What is FDASIA, Title VII?
Dee Carri looks at what Title VII of FDASIA regulation is, the timeline for its implementation, how it's going to affect Quality Managers, Business Process Managers and IT Managers and offers some strategic advice to stay ahead of the curve and organise for success.
In 2012, the FDA Safety and Innovation Act, (FDASIA) was passed by the US Congress and signed into law by President Obama. This is a far-reaching bill that is will have a significant impact on the future operations of the FDA and the Life Sciences sector.
Amongst the many provisions contained in FDASIA, Title VII is of particular interest to Quality Managers, Business Process Managers and Information Technology Managers. This title of the Bill increases the FDAs ability to:
- Collect and analyse data to enable risk-informed decision-making
- Advance risk-based approach to facility oversight – part of broader shift towards more strategic, risk-based approach to regulation and enforcement
- Section 705 introduces risk-based inspection frequency. It eliminates minimum inspection frequency requirement for domestic drug establishments and requires FDA to target both domestic and foreign inspections on the basis of risk.
- Section 706 deals with records for inspections and it allows FDA to request and obtain records – electronically or in physical form – in advance or in lieu of an inspection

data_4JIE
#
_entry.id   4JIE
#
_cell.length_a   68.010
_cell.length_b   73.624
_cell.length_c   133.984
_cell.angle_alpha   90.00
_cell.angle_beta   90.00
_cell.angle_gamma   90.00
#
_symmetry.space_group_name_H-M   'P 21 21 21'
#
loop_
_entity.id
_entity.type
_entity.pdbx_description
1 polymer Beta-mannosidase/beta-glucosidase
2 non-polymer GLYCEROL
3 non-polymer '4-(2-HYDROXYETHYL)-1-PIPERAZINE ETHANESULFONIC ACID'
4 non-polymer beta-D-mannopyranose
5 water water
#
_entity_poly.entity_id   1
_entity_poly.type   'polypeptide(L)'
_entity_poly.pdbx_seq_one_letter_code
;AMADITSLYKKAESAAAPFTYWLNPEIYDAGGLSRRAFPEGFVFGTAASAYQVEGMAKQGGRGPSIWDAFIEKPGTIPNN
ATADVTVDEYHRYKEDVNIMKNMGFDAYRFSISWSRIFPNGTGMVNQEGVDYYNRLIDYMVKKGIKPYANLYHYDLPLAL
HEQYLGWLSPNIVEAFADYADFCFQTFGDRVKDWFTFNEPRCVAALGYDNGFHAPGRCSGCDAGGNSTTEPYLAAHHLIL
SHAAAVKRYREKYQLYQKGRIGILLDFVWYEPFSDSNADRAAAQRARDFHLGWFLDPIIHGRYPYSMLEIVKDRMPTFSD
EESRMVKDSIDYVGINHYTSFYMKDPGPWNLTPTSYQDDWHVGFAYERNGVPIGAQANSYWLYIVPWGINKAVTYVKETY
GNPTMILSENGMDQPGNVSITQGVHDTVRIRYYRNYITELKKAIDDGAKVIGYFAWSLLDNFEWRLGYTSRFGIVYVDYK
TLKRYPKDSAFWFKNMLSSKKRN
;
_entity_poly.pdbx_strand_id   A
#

In response to these new requirements, FDA has indicated that it intends to collect a standard set of quality metrics data from Life Sciences companies which will be used to inform its risk based approach. It has undertaken preparatory work, published a paper in April 2014 and continues to engage in discussions and a pilot programme with industry to understand the type and frequency of metric that might be most suitable to its purpose.
For its part, the industry representative bodies have also been busy:
- Developing and proposing a standard set of quality metrics
- Developing and proposing standard definitions for these metrics
These activities are wide-ranging and still under discussion and development both within industry and in the FDA itself.
Current proposed timetable for Implementation of quality metrics
The latest information available from FDA suggests that:
- 4th Quarter 2014: Publication of FRN (Federal Registration Notice) and draft guidance is targeted
- 3rd Quarter 2015: Publication of Final Guidance; Data Collection will be initiated
- Following implementation in 2015, there may be an initial learning period of 12 months (no sanctions as a result of data collection).
In October, FDA indicted that its current thinking is to collect an initial set of 9 metrics at a site and product level and that it will require quarterly data to be provided on an annual basis.
Why is this important to Quality Managers, Business Process Managers and IT Managers?
- Quality Managers will need to align internal metrics programmes with the proposed FDA Metrics to ensure that they are collecting the right data.
- Business Process Managers will need to develop robust, repeatable processes for the collection of metrics data, verification, approval and publication of the metrics.